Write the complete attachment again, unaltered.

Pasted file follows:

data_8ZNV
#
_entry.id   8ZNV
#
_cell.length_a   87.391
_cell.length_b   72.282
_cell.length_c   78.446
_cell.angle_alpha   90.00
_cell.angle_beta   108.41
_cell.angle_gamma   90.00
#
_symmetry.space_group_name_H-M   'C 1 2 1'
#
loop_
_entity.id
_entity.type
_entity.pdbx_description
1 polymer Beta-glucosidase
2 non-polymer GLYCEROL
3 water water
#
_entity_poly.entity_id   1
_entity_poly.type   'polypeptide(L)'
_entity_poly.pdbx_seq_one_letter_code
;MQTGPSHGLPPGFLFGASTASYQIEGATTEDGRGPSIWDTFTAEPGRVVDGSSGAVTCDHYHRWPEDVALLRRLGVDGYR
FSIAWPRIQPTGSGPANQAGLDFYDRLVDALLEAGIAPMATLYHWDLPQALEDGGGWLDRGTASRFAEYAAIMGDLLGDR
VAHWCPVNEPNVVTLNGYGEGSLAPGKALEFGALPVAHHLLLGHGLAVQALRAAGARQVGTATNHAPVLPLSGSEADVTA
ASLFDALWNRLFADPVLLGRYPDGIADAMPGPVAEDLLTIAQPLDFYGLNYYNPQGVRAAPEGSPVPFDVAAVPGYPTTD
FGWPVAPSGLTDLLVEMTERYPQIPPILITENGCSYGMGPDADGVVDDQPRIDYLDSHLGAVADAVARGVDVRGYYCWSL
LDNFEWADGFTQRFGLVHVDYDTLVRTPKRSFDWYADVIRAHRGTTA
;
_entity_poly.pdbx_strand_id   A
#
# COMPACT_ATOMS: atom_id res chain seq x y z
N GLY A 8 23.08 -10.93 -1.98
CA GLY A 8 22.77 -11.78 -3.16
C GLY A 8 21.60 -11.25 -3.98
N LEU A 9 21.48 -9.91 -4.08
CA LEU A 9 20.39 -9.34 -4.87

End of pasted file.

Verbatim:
data_8ZNV
#
_entry.id   8ZNV
#
_cell.length_a   87.391
_cell.length_b   72.282
_cell.length_c   78.446
_cell.angle_alpha   90.00
_cell.angle_beta   108.41
_cell.angle_gamma   90.00
#
_symmetry.space_group_name_H-M   'C 1 2 1'
#
loop_
_entity.id
_entity.type
_entity.pdbx_description
1 polymer Beta-glucosidase
2 non-polymer GLYCEROL
3 water water
#
_entity_poly.entity_id   1
_entity_poly.type   'polypeptide(L)'
_entity_poly.pdbx_seq_one_letter_code
;MQTGPSHGLPPGFLFGASTASYQIEGATTEDGRGPSIWDTFTAEPGRVVDGSSGAVTCDHYHRWPEDVALLRRLGVDGYR
FSIAWPRIQPTGSGPANQAGLDFYDRLVDALLEAGIAPMATLYHWDLPQALEDGGGWLDRGTASRFAEYAAIMGDLLGDR
VAHWCPVNEPNVVTLNGYGEGSLAPGKALEFGALPVAHHLLLGHGLAVQALRAAGARQVGTATNHAPVLPLSGSEADVTA
ASLFDALWNRLFADPVLLGRYPDGIADAMPGPVAEDLLTIAQPLDFYGLNYYNPQGVRAAPEGSPVPFDVAAVPGYPTTD
FGWPVAPSGLTDLLVEMTERYPQIPPILITENGCSYGMGPDADGVVDDQPRIDYLDSHLGAVADAVARGVDVRGYYCWSL
LDNFEWADGFTQRFGLVHVDYDTLVRTPKRSFDWYADVIRAHRGTTA
;
_entity_poly.pdbx_strand_id   A
#
# COMPACT_ATOMS: atom_id res chain seq x y z
N GLY A 8 23.08 -10.93 -1.98
CA GLY A 8 22.77 -11.78 -3.16
C GLY A 8 21.60 -11.25 -3.98
N LEU A 9 21.48 -9.91 -4.08
CA LEU A 9 20.39 -9.34 -4.87